"blacklisted" seafood dinner held by Legal Sea Foods. The dinner offered Atlantic cod, white hake and Vietnamese farmed shrimp, all which are listed as Avoid on the Monterey Bay Aquarium Seafood Watch list. Some of the reactions to this dinner were extreme, such as a call for a boycott of Legal Sea Foods, before the dinner even took place! My own response was more neutral, allowing Legal the chance to present their position on this blacklisted seafood at their dinner.
Roger Berkowitz, the President and CEO of Legal, certainly was intentionally provocative but he also wanted to open a discussion into important seafood sustainability issues. I followed up with Berkowitz after the dinner, for additional information on some of what he said during the dinner, such as on the Vietnamese shrimp farm and the OAWRS detection system. I am unaware of anyone else who followed up on these issues after that blacklisted dinner.
Next month, there will be another dinner with "blacklisted" seafood yet I have yet to see any opposition, criticism or controversy. In fact, the dinner appears to be supported by a number of sustainability groups, including Chefs Collaborative and Slow Food Boston. The advertisements for the dinner do not indicate the "blacklisted" status of any of the seafood, and in fact touts itself as a sustainable seafood dinner. Something doesn't seem right to me.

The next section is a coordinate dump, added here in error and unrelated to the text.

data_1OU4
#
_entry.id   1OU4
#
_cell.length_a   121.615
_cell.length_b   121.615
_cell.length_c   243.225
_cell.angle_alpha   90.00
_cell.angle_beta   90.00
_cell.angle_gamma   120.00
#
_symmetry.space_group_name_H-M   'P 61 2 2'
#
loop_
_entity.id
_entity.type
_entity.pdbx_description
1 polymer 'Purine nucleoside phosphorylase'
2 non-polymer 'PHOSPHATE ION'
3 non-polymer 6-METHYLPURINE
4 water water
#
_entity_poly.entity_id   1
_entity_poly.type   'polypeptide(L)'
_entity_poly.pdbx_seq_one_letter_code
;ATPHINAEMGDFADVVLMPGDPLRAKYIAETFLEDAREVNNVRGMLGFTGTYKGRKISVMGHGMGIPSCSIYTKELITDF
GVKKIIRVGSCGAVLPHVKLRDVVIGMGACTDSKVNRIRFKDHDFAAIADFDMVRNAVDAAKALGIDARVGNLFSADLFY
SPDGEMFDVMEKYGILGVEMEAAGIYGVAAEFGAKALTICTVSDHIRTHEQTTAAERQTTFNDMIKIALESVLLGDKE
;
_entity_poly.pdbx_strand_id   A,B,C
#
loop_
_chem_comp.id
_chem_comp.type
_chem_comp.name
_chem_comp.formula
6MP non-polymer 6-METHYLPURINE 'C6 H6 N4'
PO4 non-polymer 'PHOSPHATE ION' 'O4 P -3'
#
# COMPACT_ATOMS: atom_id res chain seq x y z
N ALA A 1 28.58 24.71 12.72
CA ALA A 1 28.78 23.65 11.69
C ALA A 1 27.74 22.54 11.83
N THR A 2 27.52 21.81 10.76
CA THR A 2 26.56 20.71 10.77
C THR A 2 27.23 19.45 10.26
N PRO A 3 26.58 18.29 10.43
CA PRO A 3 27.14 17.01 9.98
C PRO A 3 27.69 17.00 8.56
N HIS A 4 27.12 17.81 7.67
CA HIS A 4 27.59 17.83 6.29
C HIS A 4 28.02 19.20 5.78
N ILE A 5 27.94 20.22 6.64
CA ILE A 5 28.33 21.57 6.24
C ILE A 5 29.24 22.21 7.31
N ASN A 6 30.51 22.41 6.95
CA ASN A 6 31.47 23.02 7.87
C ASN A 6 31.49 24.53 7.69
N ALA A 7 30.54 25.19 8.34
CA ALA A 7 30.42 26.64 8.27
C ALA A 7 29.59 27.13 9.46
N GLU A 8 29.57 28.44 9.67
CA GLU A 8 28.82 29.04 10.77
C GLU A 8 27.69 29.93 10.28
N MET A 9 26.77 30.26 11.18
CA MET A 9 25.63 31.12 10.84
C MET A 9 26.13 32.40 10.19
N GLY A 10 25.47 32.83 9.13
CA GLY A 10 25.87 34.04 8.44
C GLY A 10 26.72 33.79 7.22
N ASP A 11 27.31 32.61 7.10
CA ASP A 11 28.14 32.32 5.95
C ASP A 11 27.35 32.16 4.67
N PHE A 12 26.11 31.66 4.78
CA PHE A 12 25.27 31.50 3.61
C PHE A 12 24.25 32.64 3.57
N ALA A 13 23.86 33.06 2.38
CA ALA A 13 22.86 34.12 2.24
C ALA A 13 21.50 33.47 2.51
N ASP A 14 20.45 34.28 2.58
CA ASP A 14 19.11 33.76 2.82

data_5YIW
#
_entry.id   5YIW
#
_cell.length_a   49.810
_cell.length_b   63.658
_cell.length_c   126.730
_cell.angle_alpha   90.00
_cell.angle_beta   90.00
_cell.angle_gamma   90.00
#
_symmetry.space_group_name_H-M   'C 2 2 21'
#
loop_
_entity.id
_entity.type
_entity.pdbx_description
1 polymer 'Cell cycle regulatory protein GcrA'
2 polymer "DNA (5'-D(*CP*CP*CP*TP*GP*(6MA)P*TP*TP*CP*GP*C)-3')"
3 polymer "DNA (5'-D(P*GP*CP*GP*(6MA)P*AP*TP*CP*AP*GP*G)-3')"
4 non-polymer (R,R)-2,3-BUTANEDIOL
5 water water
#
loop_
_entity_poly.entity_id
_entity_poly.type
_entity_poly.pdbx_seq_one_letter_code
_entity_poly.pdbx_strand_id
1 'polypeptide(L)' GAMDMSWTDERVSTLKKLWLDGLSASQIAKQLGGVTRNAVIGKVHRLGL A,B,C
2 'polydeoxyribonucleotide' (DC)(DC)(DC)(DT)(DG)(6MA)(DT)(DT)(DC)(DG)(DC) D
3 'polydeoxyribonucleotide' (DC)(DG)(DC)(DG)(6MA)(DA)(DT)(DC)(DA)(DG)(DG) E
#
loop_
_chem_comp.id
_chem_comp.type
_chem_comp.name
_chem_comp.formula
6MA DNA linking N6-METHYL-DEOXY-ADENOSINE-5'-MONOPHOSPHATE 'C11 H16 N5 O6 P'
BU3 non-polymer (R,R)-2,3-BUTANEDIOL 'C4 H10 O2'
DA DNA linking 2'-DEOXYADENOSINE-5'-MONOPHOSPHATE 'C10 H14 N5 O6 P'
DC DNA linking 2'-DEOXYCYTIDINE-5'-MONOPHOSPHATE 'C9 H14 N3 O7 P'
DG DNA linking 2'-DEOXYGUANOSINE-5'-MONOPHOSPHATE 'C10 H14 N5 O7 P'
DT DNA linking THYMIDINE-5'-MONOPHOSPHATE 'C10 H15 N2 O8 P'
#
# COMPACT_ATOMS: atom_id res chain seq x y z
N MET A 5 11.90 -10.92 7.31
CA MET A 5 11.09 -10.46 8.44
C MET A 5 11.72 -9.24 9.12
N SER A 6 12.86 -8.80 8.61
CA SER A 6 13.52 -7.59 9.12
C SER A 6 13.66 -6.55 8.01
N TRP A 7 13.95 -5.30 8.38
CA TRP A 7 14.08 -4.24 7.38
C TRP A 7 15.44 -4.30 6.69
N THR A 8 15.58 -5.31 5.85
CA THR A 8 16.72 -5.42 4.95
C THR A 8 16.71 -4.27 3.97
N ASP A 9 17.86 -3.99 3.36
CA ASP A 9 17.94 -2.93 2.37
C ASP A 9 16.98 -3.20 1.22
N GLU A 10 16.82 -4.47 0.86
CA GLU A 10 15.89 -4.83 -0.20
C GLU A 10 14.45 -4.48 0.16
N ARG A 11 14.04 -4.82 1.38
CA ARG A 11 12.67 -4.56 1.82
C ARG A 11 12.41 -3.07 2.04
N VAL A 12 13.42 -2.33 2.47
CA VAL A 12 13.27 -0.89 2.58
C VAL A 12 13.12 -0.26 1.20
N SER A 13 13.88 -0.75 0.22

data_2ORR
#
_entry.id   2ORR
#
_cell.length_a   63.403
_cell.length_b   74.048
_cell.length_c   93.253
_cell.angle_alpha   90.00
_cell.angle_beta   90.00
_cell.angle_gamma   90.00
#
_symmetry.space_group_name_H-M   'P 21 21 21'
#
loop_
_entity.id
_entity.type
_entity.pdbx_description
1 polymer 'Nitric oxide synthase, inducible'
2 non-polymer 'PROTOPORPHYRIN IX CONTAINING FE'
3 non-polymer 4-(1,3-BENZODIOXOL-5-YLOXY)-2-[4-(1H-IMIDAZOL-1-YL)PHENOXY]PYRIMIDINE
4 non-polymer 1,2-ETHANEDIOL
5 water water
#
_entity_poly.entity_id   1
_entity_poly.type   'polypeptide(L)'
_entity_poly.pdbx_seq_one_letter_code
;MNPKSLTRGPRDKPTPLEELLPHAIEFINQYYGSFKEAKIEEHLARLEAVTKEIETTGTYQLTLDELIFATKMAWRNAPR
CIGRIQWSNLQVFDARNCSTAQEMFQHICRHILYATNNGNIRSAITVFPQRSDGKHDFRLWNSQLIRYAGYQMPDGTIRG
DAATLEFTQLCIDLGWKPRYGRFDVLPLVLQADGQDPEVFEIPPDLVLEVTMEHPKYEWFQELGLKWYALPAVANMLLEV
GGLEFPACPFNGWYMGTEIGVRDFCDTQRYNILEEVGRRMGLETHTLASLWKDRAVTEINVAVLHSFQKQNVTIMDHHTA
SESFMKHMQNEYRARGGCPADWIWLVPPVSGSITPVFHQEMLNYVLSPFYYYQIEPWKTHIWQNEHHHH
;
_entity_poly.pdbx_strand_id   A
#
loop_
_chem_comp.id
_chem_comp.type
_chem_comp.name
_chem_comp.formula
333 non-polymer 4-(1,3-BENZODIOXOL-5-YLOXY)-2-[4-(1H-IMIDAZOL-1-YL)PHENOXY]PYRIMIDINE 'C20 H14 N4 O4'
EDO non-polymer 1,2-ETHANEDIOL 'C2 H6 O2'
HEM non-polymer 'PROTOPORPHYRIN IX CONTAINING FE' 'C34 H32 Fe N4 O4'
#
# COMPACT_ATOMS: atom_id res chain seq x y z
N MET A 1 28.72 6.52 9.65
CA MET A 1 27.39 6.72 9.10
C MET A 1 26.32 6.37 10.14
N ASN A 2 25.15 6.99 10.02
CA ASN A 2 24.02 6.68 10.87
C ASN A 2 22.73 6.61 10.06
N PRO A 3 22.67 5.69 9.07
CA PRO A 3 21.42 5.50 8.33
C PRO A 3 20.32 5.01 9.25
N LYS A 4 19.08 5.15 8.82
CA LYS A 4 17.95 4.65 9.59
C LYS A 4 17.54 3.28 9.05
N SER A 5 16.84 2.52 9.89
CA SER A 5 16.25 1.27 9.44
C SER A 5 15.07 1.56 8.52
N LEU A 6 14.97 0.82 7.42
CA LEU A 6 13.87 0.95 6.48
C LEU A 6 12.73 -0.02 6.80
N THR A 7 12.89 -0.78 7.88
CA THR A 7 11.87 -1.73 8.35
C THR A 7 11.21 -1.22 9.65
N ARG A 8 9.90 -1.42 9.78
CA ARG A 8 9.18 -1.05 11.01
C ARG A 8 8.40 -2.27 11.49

How is this dinner any different from the Legal Sea Foods dinner? Why is there no opposition, criticism or controversy? Why are sustainability groups supporting a dinner with blacklisted seafood? Is it merely a matter of presentation, where Legal chose to be provocative while this other dinner has chosen to be more under the radar? Is Legal a convenient "enemy"? Won't this further confuse the public, who already have difficulty understanding sustainability issues?
On October 13, Chef Richard Garcias of 606 Congress will present a Head to Tail Fin Dinner, with a menu including Monkish Carpaccio and Deep Fried Cod Tongue and Cheek. The Seafood Watch lists Monkfish as an Avoid. Atlantic Cod, which was also on the Legal Sea Foods blacklisted dinner, may also be an Avoid, dependent on the method of catch. So how do we know that these two menu items are sustainable or not? And why does it seem no one is questioning them? There seems to be a disconnect here, where one restaurant receives opposition for its blacklisted fish but another seemingly receives a free pass. And that is not just.
I have emailed Chef Garcias about the Monkfish and am awaiting his response. It might very well be sustainable, but that does not change the fact that it is on the Avoid list and no one is speaking up about it. Such issues should be addressed up front, and not seemingly swept under the rug. What would the average consumer think if they consulted the Seafood Watch and saw that monkfish was Avoid, yet sustainability groups were supporting the dinner? It would only cause confusion, and consumers need clarity about these issues.
In addition, one restaurant should not be demonized for serving a "blacklisted" seafood dinner while another restaurant, doing the same thing, is supported and praised. The same rules should apply across the board to any restaurant serving "blacklisted" seafood. Sustainability groups take notice!